(NOTE: This is the latest in a series of articles and commentaries written by Gotham team members that we will be featuring here. This piece originally ran on ENR.com.)
Let's tax away AIG's bonuses because we now own AIG. And let's try to prevent Wall Street traders from running the world economy over a cliff. But don't pretend that we will ever tame big corporations or even bring executive compensation under government control through regulations. Business isn't fair.
After the crisis has passed, President Obama and the Democrats will have to step aside and let American business run on its own without trying to micromanage executive compensation, union organizing and other matters. Otherwise we'll waste years with experimentation and controversy, as FDR and the New Dealers did, instead of letting their sound reforms (the FDIC) and basic Keynesian stimulus do their work. The risk of a D.C.-centric economy is that investors will just sit on the sidelines.
We have a capitalist system that needs to be bailed out and re-regulated but sooner or later we must return to capitalism and all its potential excesses to produce more wealth and jobs.
For some perspective, let's talk about trust-busting Teddy Roosevelt. I love almost everything about him, including his personal bravery and environmentalist drive and his actual voice (but not his imperialist warmongering). I'll refer you to historian Richard Hofstadter, who pointed out that a lot of the trust-busting was not a true expression of class conflict and that Americans are basically at peace with corporate capitalism as long as the job-creation machine is keeping most everybody warm and dry. That populist rhetoric is a disguise for the accommodation we have with large corporations. And that there is more consensus in American life than class conflict.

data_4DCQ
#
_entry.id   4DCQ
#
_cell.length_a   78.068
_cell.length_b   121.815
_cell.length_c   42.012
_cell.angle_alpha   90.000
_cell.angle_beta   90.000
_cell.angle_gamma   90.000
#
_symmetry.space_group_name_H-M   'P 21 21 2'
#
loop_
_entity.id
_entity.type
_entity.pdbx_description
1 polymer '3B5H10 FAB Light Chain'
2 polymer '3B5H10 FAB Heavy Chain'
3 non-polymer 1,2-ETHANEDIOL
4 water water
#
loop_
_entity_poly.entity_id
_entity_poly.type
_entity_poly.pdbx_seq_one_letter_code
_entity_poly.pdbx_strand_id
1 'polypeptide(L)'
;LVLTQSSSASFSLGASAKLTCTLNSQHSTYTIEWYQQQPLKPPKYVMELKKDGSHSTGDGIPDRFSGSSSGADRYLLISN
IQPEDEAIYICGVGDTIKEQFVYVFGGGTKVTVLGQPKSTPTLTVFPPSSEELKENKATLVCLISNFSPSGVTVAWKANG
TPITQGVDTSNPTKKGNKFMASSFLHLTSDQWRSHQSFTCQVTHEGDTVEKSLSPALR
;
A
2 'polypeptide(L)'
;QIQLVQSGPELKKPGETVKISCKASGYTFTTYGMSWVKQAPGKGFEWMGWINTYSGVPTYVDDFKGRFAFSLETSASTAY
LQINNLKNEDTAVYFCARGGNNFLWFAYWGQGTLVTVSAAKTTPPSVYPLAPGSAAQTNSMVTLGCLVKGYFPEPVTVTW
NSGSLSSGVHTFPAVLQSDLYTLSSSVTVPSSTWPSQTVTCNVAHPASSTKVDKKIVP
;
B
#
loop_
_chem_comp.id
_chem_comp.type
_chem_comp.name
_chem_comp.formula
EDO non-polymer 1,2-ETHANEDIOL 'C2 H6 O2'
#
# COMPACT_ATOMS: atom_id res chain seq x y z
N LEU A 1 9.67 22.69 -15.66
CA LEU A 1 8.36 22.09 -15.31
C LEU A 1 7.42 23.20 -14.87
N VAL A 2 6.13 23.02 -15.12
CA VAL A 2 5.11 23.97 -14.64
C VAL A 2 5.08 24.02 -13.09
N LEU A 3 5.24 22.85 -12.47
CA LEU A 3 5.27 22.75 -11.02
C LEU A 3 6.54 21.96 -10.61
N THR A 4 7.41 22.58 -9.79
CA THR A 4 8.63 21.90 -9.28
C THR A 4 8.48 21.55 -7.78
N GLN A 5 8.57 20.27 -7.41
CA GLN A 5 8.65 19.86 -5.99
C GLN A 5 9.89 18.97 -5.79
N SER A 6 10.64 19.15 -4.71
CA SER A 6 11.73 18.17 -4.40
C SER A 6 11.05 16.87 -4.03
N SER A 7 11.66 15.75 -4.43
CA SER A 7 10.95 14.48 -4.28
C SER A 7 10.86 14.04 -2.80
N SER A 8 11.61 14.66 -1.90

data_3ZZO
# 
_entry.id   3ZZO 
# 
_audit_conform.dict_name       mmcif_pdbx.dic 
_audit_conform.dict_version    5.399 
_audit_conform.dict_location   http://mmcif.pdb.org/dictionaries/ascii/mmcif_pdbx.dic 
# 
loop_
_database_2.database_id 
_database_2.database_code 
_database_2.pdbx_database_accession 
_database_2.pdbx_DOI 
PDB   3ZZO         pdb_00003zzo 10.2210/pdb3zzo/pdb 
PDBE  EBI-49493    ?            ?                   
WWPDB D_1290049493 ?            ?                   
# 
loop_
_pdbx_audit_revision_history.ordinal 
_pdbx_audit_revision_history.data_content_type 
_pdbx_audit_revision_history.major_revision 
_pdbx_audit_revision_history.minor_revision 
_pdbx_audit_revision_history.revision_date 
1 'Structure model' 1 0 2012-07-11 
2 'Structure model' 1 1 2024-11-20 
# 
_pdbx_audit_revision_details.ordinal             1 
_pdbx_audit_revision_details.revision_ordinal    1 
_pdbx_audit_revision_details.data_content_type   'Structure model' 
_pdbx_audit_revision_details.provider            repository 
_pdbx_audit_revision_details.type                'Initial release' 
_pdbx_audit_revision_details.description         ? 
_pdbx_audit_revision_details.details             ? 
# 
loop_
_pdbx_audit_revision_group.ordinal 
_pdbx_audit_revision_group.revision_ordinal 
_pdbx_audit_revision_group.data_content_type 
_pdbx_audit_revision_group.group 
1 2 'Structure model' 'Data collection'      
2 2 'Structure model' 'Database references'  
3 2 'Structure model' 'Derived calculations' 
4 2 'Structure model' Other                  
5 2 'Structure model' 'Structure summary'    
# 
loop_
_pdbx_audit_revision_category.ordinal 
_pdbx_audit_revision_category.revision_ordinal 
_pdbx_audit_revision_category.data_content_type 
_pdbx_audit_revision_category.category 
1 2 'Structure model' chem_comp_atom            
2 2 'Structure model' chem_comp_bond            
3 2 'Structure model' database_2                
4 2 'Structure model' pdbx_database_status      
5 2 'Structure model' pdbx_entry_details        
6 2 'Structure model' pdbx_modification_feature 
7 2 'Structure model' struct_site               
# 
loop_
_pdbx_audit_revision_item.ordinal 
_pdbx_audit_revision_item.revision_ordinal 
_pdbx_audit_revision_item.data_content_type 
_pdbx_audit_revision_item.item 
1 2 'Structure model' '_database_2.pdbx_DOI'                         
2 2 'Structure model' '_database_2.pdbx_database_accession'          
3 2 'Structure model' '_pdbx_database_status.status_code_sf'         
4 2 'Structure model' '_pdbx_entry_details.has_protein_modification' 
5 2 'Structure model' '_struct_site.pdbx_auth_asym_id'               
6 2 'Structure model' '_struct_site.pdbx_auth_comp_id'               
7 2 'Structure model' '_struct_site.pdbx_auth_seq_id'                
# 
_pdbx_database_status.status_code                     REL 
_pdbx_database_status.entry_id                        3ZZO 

Manhattan Island was settled by Dutch traders and the very first financial panic, in 1792, came only five years after the ink was dry on the Constitution. Changing the culture of Wall Street is about as likely as Bernie Madoff getting birthday cards from his former clients. Take the AIG bonuses as just another burst of excess that needs to be turned back. Right now I'm more concerned about keeping America out of the soup kitchen than whipping up a populist storm about the malefactors.
Richard Korman is the editorial manager for ENR.com.